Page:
KUWAIT CITY -- A gunman ambushed two Americans driving near a U.S. military base Tuesday in Kuwait, killing one and wounding another in what U.S. officials branded a terror attack.
The shooting was the first assault on U.S. civilians in Kuwait and the third on Americans since October in the oil-rich emirate, where pro-American sentiment is usually strong and where thousands of U.S. troops are assembling for a possible war on Iraq.
The victims -- civilian contractors working for the U.S. military -- were traveling in a four-wheel-drive Toyota when they came under a hail of bullets.
The U.S. Embassy identified the man killed as Michael Rene Pouliot, 46, of San Diego, an employee of a software development company, Tapestry Solutions.
Tapestry identified the injured man as another employee, David Caraway, a senior software engineer. He was in stable condition in a Kuwait hospital after surgery to remove bullets, including two from his chest. He also had arm and thigh wounds, a hospital official said.
No group claimed responsibility for the attack. U.S. and Kuwaiti officials said they believed a single gunman fired a Kalashnikov assault rifle at the vehicle. The attacker then fled.
"We condemn this terrorist incident, which has tragically cost the life of an innocent American citizen," said U.S. Ambassador Richard Jones.
The gunman apparently hid behind trees and bushes beside a stoplight at an intersection on Highway 85 three miles from Camp Doha -- a U.S. military installation housing some 17,000 American troops stationed in Kuwait, where 8,000 U.S. civilians also live.
In Washington, the White House said Americans were working with Kuwaiti investigators to determine who was behind the attack, which underscored the hostility some feel toward Americans even in Muslim nations considered sympathetic to the United States.
"The president's heart goes out to the families affected by this attack," spokesman Ari Fleischer said. "It's a reminder of the dangers and risks servicemen and women face every day."
The men attacked Tuesday were in Kuwait developing software technologies that help military planners coordinate and gather information, their San Diego-based company said.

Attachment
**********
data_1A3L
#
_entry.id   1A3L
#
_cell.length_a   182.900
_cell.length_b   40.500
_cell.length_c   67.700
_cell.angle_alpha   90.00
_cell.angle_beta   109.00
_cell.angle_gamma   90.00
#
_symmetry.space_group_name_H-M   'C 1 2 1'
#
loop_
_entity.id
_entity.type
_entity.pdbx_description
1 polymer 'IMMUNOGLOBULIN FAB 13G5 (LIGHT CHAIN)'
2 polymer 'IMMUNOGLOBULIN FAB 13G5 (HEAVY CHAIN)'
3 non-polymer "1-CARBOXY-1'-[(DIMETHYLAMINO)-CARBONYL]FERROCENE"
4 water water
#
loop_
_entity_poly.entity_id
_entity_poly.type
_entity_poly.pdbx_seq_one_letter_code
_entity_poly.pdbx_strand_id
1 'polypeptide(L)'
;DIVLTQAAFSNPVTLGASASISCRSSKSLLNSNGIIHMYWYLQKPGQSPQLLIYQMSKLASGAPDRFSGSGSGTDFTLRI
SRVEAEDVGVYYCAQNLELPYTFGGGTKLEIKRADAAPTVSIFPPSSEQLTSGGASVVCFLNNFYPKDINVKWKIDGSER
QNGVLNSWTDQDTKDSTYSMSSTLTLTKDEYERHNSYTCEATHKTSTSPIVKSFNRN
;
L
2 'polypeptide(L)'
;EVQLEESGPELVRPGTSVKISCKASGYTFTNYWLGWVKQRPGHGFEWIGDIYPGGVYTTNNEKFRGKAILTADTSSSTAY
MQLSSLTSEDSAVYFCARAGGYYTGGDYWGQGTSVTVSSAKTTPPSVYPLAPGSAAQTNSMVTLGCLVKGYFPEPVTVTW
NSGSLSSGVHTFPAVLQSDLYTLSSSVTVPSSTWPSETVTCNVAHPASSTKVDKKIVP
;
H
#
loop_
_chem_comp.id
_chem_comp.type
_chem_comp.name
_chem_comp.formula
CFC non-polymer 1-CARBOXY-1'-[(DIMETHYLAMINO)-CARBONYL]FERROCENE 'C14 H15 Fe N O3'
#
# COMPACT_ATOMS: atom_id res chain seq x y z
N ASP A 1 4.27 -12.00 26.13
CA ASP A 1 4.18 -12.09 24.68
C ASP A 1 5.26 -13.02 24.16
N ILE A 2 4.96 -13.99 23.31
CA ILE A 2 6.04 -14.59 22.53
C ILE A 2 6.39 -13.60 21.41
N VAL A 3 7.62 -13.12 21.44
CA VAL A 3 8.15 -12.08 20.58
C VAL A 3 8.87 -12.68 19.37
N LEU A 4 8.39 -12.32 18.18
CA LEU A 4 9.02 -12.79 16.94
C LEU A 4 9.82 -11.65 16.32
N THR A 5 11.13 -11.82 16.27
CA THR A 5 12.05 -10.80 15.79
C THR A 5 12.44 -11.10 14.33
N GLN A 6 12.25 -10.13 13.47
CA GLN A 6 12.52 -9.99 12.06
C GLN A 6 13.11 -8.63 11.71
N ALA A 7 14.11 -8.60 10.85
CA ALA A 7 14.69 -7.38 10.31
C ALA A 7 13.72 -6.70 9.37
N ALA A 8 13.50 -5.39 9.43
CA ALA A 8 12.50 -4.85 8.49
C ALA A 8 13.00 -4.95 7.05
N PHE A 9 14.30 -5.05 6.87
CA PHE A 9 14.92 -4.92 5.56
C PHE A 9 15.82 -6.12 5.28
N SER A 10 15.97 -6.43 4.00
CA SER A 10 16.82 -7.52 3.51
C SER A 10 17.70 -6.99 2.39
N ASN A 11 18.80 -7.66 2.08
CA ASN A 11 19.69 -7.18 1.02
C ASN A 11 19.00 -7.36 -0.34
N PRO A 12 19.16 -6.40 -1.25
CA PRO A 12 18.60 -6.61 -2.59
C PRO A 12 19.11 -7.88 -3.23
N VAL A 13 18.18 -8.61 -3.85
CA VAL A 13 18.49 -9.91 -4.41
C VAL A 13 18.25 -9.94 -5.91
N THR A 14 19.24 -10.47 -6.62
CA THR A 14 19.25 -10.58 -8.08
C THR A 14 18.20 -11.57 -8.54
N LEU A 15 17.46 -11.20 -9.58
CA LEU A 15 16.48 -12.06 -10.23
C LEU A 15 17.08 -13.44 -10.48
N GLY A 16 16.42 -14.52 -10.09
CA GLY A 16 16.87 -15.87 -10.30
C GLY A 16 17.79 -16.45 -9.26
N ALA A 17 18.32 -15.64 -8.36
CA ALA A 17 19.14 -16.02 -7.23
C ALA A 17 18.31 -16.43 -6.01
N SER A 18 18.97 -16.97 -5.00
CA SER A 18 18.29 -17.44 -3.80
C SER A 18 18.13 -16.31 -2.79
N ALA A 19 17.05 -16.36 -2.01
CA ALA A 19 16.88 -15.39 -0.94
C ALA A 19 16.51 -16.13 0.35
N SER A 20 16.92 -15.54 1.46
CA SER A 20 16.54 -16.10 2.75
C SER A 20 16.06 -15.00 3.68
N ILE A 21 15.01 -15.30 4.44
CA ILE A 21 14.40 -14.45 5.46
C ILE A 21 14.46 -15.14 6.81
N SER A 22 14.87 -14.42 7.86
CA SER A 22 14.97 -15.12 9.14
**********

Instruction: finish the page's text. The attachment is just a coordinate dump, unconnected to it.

Pouliot is survived by his wife and daughters, ages 12 and 14, a Tapestry spokesman said.
"We are stunned by this senseless act of violence which has taken a great man and friend from our family," said Mark Young, Tapestry vice president.
A Kuwaiti security official agreed the shooting was a terrorist act. The government was quick to denounce the attack and tried to portray it as an isolated incident.
The deputy prime minister and foreign minister, Sheik Sabah Al Ahmed Al Sabah, sent condolences to Secretary of State Colin Powell, expressing Kuwait's "strong condemnation of such criminal acts that target the historic relations and strong ties between the two friendly nations."
Kuwaiti Parliament Speaker Jassem al-Kharafi said the shooting was "an act of an individual that doesn't represent the opinion of the Kuwaiti people."
Kuwait, critical to any U.S. war against neighboring Iraq, generally welcomes Americans out of lingering gratitude for the U.S.-led coalition that expelled Iraqi invaders in the 1991 Gulf War.
It is the only Persian Gulf country where large numbers of American ground troops are assembling and training for desert warfare in a possible attack on Iraq, which the United States has threatened unless Saddam Hussein rids his country of weapons of mass destruction.
The pro-American attitude among many of Kuwait's 2.2 million people is unusual now in the Muslim world, where anti-U.S. sentiment and opposition to war in Iraq run high. Yet recent events prove the emirate is not immune to attacks, some linked to al-Qaida.
A U.S. Marine was killed and a second wounded Oct. 8, when two Kuwaiti Muslim extremists opened fire on soldiers taking a break from training. The attackers, one of whom had pledged allegiance to Osama bin Laden, were killed by other Marines. On Nov. 21, a Kuwaiti policeman shot and seriously injured two U.S. soldiers after stopping their car on a highway.
In an audiotape that surfaced in November, a voice U.S. officials believe was bin Laden's praised the attack on the Marines as the work of "zealous sons of Islam in defense of their religion."
Kuwaiti officials earlier this month arrested Sgt. Mohammed Hamad al-Juwayed, a Kuwaiti national guardsman accused of spying for Iraq and hatching plans to attack U.S. troops, assassinate Kuwaiti politicians and blow up oil and power facilities.
Although Tuesday's attack was the first on civilians, the men worked for the military, and in one previous attack, soldiers were driving a civilian vehicle.
In response, the U.S. Embassy was reviewing security. "We're urging Americans to be alert to their surroundings and to continually assess their security," an embassy official said.
Tuesday morning's ambush occurred along the edge of a built-up neighborhood with a McDonald's and other businesses.
Combing the scene were Kuwaiti and U.S. military police as well as black-clad Interior Ministry investigators wearing rubber gloves. The area was cordoned off with yellow crime tape, and the bullet-riddled Toyota had been taken way.
"We have full confidence that the Kuwaiti authorities will pursue the investigation of this incident vigorously and professionally," the U.S. ambassador said.